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Neurophysiology-based art in immersive virtual reality

Neurophysiology-based art in immersive virtual reality Virtual reality (VR) art often deals with issues of embodied interaction vs. the fantasy of disembodiment: on the one hand, unlike traditional desktop computers, VR allows full-body interaction; on the other hand, VR allows one to experience disembodied presence in an immaterial, abstract space. Our recent research projects allowed us to reach a new extreme of such disembodied VR experiences, where participants affected their virtual surrounding using their emotional state and, to a limited extent, using their 'thoughts'. This scientific research gave rise to two science?art collaborations. In the first, a visual artist navigated in a virtual maze that he created, using only his 'thoughts'; this experience inspired a set of art shows. The second project included floating inside an immersive VR environment, where the motion was based on electrodermal activity ('sweat response'), and the content of the virtual environment was based on dreams purchased and modelled by the artist. http://www.deepdyve.com/assets/images/DeepDyve-Logo-lg.png International Journal of Arts and Technology Inderscience Publishers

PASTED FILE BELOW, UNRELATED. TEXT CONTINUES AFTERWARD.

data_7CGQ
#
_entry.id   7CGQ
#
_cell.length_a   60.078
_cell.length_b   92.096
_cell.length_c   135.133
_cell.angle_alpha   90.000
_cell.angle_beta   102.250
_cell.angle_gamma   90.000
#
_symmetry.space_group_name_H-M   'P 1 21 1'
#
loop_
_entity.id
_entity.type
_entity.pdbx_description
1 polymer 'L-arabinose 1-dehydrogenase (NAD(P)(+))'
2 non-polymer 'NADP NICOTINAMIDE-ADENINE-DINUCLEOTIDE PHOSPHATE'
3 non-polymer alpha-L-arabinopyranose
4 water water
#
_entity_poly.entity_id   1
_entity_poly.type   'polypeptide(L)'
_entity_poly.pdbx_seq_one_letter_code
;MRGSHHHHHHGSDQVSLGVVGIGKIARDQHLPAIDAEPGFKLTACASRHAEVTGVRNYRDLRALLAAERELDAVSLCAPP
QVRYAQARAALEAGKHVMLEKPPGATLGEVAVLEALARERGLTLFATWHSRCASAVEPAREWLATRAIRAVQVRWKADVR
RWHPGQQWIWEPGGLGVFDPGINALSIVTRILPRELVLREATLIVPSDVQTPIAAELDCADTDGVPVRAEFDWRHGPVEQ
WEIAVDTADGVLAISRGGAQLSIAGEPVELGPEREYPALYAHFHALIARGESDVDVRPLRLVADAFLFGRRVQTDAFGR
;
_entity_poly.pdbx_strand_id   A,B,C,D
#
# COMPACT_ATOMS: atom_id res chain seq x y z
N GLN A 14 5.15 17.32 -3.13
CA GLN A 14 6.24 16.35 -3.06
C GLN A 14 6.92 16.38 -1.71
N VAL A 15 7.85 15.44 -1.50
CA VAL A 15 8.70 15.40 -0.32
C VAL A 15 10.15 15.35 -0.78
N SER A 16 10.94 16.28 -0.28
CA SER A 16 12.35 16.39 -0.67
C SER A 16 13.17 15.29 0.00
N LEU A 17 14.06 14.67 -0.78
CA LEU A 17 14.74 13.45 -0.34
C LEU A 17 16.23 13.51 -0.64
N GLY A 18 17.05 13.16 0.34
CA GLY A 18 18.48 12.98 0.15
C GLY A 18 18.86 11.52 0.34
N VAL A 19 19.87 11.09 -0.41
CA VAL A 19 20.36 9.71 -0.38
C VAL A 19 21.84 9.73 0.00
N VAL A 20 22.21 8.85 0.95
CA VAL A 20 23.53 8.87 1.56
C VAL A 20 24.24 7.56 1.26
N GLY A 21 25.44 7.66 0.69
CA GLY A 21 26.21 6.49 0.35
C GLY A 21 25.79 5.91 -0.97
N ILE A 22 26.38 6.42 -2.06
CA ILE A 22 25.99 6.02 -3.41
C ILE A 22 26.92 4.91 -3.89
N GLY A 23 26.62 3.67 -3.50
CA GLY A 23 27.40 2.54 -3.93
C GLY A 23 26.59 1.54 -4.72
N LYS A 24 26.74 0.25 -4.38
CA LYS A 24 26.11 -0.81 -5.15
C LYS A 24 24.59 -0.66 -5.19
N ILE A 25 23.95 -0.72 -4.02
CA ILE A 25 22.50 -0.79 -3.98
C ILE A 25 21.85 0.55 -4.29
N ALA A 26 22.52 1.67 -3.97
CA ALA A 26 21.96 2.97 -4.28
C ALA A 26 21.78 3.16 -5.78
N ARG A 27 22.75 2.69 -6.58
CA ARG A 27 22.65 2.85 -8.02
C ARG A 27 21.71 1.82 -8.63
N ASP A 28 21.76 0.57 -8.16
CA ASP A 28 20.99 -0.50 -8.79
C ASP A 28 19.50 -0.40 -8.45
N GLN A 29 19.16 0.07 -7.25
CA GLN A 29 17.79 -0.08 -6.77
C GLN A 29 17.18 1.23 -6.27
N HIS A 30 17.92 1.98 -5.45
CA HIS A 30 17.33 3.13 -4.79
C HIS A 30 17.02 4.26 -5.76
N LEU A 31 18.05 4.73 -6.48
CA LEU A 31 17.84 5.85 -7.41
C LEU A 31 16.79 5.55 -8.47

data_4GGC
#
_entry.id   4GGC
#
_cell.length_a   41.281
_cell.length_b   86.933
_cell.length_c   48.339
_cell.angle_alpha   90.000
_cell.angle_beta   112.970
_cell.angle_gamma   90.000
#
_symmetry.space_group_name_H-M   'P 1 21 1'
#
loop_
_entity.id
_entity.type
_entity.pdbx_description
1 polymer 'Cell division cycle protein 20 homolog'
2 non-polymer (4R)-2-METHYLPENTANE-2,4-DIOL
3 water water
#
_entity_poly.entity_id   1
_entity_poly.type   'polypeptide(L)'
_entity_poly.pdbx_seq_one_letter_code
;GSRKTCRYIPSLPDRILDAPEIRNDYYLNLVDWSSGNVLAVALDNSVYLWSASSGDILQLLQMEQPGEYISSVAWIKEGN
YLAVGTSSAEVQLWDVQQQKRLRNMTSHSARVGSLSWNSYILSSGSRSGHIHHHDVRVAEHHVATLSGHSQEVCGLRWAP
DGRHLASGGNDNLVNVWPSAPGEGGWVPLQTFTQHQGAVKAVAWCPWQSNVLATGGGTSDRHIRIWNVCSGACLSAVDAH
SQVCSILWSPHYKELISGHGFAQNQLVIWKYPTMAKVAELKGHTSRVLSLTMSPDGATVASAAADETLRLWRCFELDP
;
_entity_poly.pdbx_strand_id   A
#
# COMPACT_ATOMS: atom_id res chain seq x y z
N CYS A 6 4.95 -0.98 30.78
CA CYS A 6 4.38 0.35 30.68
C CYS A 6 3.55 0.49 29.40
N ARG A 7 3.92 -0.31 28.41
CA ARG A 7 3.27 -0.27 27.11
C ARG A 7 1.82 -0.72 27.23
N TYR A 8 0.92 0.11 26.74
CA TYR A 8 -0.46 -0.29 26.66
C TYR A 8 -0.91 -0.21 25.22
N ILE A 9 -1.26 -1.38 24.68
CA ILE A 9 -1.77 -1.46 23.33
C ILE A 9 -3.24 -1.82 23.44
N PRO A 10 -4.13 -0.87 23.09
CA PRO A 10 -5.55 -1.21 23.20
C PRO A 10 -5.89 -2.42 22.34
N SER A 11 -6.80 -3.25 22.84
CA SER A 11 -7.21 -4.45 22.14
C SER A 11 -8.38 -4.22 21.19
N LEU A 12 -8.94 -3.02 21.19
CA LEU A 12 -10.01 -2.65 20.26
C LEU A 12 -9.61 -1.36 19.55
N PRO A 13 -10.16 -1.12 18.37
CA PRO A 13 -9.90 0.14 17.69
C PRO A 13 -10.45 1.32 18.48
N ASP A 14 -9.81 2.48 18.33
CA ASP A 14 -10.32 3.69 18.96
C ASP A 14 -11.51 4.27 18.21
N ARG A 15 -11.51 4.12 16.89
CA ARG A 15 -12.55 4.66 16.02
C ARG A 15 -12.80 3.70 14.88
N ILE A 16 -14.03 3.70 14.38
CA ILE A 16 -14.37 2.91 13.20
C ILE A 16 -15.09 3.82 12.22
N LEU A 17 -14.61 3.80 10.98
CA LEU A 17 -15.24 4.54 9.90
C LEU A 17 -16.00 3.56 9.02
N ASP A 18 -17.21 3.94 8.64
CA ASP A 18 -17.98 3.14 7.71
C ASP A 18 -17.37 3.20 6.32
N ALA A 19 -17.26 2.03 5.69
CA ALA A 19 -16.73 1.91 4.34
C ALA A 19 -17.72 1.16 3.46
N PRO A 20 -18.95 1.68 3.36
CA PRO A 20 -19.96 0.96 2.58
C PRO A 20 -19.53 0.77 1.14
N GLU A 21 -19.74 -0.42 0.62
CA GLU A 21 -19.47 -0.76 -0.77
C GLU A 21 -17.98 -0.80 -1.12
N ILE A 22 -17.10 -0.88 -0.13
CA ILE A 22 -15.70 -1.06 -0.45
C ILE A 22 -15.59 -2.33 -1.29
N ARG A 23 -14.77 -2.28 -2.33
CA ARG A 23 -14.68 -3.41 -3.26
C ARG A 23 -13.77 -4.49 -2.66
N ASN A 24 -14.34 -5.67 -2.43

Neurophysiology-based art in immersive virtual reality

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Publisher
Inderscience Publishers
Copyright
Copyright © Inderscience Enterprises Ltd. All rights reserved
ISSN
1754-8853
eISSN
1754-8861
DOI
10.1504/IJART.2009.029239
Publisher site
See Article on Publisher Site

Abstract

Virtual reality (VR) art often deals with issues of embodied interaction vs. the fantasy of disembodiment: on the one hand, unlike traditional desktop computers, VR allows full-body interaction; on the other hand, VR allows one to experience disembodied presence in an immaterial, abstract space. Our recent research projects allowed us to reach a new extreme of such disembodied VR experiences, where participants affected their virtual surrounding using their emotional state and, to a limited extent, using their 'thoughts'. This scientific research gave rise to two science?art collaborations. In the first, a visual artist navigated in a virtual maze that he created, using only his 'thoughts'; this experience inspired a set of art shows. The second project included floating inside an immersive VR environment, where the motion was based on electrodermal activity ('sweat response'), and the content of the virtual environment was based on dreams purchased and modelled by the artist.

Journal

International Journal of Arts and TechnologyInderscience Publishers

Published: Jan 1, 2009

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